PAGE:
Since leaving the BBC, Eva has directed the short documentaries ‘The Intimacy of Strangers’ which premiered at Edinburgh International Film Festival; ‘City of Cranes’ which won the Award for Best Documentary Short at Los Angeles Film Festival; The Solitary Life of Cranes’; and ‘Steel Homes’ for the Scottish Documentary Institute.. http://www.oddgirlout.co.uk
Tomonari Nishikawa is an artist and filmmaker whose works have been screened at film festivals, cinemathques, museums, and other alternative spaces. Along with both film and video projects, he makes installations, and one of them, Building 945, received the 2008 Museum of Contemporary Cinema Grant Award. Nishikawa occasionally works as a film curator. He has been a guest adviser and curator of Yebisu International Festival for Art & Alternative Visions in Tokyo, and he worked as a programming consultant for 2010 Aichi Art Triennale in Nagoya, Japan. He is one of the founders and currently festival adviser of KLEX: Kuala Lumpur Experimental Film and Video Festival in Malaysia. Nishikawa teaches at Binghamton University. http://www.tomonarinishikawa.com/
Nishikawa will be at Los Angeles Filmforum with a one-person show on April 17, 2011.
Jack Cronin teaches film and video at Oakland Community College, Michigan. He has taught film at various other institutions, including the University of Wisconsin-Milwaukee, Wayne State University and the College for Creative Studies. He is a former Director of the Detroit Film Center, and also served as Executive Director of the 2007 Detroit Docs International Film Festival. Jack’s films, which sometimes combine documentary and experimental techniques, have been included in festivals and screening programs in the North America, South America and Europe.
Laura Kraning is a filmmaker whose work blurs the boundaries of documentary and experimental film and often explores the surreal within the real. Her early work as an abstract painter has infused her process of seeing and translating the hidden meanings beneath the surface of the everyday, making visible the textures unfolding within the temporal landscape. Her films have screened at numerous festivals and venues including the International Film Festival Rotterdam, Edinburgh International Film Festival, Antimatter Film Festival, Athens International Film and Video Festival, National Gallery of Art, Los Angeles Filmforum, Portland Documentary and Experimental Film Festival, and the REDCAT Theater in L.A. Her most recent film, VINELAND, premiered at the New York Film Festival's Views From the Avant-Garde and received the. Laura currently resides in Los Angeles. http://www.laurakraning.com/
Steven O’Day recently received an MFA from the Division of Animation and Digital Art at the University of Southern California. A new media artist working primarily with animation and installation, his projects have been installed, performed, and screened domestically and internationally. Most recently, he performed at a TED (Technology Entertainment and Design) event in Los Angeles, created and installed a series of animated idents for the Tokyo Broadcast System in Tokyo, Japan, and had an animated-piece tour with the onedotzero_adventures in motion festival.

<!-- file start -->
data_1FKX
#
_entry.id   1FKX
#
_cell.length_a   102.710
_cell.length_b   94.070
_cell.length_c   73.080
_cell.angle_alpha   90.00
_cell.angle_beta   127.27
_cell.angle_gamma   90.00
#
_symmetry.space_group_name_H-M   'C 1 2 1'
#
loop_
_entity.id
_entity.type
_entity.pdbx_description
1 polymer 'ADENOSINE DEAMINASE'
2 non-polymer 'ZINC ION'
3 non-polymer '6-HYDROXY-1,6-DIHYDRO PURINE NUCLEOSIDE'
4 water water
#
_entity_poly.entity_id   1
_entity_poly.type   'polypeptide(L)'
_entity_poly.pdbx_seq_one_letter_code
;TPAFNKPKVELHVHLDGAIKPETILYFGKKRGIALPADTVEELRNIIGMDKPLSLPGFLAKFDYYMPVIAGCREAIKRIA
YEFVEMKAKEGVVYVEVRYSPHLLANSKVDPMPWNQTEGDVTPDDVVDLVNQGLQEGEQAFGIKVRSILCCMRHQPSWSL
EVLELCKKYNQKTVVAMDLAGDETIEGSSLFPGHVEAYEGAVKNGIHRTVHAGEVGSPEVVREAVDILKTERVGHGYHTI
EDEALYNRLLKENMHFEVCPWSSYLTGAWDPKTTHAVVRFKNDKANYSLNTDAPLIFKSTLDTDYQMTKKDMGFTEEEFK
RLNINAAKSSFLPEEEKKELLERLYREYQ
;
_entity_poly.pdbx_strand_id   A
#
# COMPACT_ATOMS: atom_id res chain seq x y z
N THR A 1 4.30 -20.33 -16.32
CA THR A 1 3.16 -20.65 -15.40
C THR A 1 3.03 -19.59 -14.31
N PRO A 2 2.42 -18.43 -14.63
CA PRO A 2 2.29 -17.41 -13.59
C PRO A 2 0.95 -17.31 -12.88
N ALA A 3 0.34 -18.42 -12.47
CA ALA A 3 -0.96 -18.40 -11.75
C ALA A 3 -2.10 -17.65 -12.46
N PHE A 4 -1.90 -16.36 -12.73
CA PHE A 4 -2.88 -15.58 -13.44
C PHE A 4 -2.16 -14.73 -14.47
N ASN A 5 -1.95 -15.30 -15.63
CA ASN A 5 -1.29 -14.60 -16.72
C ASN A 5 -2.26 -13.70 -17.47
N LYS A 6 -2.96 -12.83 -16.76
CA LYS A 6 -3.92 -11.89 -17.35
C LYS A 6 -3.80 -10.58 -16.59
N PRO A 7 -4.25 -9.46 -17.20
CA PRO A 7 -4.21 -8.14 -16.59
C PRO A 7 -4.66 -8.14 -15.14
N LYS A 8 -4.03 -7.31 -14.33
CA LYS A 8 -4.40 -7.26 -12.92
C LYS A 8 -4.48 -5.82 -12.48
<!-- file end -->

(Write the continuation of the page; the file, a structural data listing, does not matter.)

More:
Thom Andersen has lived in Los Angeles for most of his life. In the 1960s, he made short films, including Melting (1965), Olivia’s Place (1966), and --- ------- (1967, with Malcolm Brodwick). In 1974 he completed Eadweard Muybridge, Zoopraxographer, an hour-long documentation of Muybridge’s photographic work. In 1995, with Noël Burch, he completed Red Hollywood, a videotape about the filmwork created by the victims of the Hollywood Blacklist. Their work on the history of the Blacklist also produced a book, Les Communistes de Hollywood: Autre chose que des martyrs, published in 1994. In 2003 he completed Los Angeles Plays Itself, a videotape about the representation of Los Angeles in movies. It won the National Film Board of Canada Award for Best Documentary Feature at the 2003 Vancouver International Film Festival, and it was voted best documentary of 2004 in the Village Voice Film Critics’ Poll. He has taught film composition at the California Institute of the Arts since 1987.
For the screenings at the Egyptian Theater:
Parking is now easiest at the Hollywood & Highland complex. Bring your ticket for validation. Parking is $2 for 4 hours with validation. Enter that complex on Highland or Hollywood. The theater is 1.5 blocks east.
This screening series is supported, in part, by the Los Angeles County Board of Supervisors through the Los Angeles County Arts Commission; the Department of Cultural Affairs, City of Los Angeles; and the Andy Warhol Foundation for the Visual Arts. Additional support generously provided by American Cinematheque.
Los Angeles Filmforum is the city's longest-running organization screening experimental and avant-garde film and video art, documentaries, and experimental animation. 2010 is our 34th year.